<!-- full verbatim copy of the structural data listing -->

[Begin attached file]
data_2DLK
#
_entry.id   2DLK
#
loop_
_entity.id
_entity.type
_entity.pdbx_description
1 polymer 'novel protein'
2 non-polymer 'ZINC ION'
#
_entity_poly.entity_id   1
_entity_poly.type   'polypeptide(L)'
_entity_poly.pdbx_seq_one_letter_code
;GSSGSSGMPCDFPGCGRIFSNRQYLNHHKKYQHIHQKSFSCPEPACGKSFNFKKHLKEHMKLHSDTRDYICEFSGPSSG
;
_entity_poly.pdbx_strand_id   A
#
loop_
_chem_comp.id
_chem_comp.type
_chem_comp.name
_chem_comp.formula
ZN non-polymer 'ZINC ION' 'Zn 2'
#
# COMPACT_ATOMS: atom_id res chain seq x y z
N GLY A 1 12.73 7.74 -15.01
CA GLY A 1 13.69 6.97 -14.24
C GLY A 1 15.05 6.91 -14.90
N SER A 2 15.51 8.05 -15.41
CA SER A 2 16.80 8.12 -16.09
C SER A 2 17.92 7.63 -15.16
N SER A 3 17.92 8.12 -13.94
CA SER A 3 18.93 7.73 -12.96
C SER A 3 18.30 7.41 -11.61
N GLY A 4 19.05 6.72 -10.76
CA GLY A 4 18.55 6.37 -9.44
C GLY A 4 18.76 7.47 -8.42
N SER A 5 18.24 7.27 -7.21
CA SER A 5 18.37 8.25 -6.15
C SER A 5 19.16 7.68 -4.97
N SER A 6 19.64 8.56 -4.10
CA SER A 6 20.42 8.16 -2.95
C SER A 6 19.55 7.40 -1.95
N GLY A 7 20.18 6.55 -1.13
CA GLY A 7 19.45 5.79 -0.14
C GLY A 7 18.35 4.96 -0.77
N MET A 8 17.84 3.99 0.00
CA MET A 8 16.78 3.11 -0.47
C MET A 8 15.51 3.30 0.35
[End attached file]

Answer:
data_2DLK
#
_entry.id   2DLK
#
loop_
_entity.id
_entity.type
_entity.pdbx_description
1 polymer 'novel protein'
2 non-polymer 'ZINC ION'
#
_entity_poly.entity_id   1
_entity_poly.type   'polypeptide(L)'
_entity_poly.pdbx_seq_one_letter_code
;GSSGSSGMPCDFPGCGRIFSNRQYLNHHKKYQHIHQKSFSCPEPACGKSFNFKKHLKEHMKLHSDTRDYICEFSGPSSG
;
_entity_poly.pdbx_strand_id   A
#
loop_
_chem_comp.id
_chem_comp.type
_chem_comp.name
_chem_comp.formula
ZN non-polymer 'ZINC ION' 'Zn 2'
#
# COMPACT_ATOMS: atom_id res chain seq x y z
N GLY A 1 12.73 7.74 -15.01
CA GLY A 1 13.69 6.97 -14.24
C GLY A 1 15.05 6.91 -14.90
N SER A 2 15.51 8.05 -15.41
CA SER A 2 16.80 8.12 -16.09
C SER A 2 17.92 7.63 -15.16
N SER A 3 17.92 8.12 -13.94
CA SER A 3 18.93 7.73 -12.96
C SER A 3 18.30 7.41 -11.61
N GLY A 4 19.05 6.72 -10.76
CA GLY A 4 18.55 6.37 -9.44
C GLY A 4 18.76 7.47 -8.42
N SER A 5 18.24 7.27 -7.21
CA SER A 5 18.37 8.25 -6.15
C SER A 5 19.16 7.68 -4.97
N SER A 6 19.64 8.56 -4.10
CA SER A 6 20.42 8.16 -2.95
C SER A 6 19.55 7.40 -1.95
N GLY A 7 20.18 6.55 -1.13
CA GLY A 7 19.45 5.79 -0.14
C GLY A 7 18.35 4.96 -0.77
N MET A 8 17.84 3.99 0.00
CA MET A 8 16.78 3.11 -0.47
C MET A 8 15.51 3.30 0.35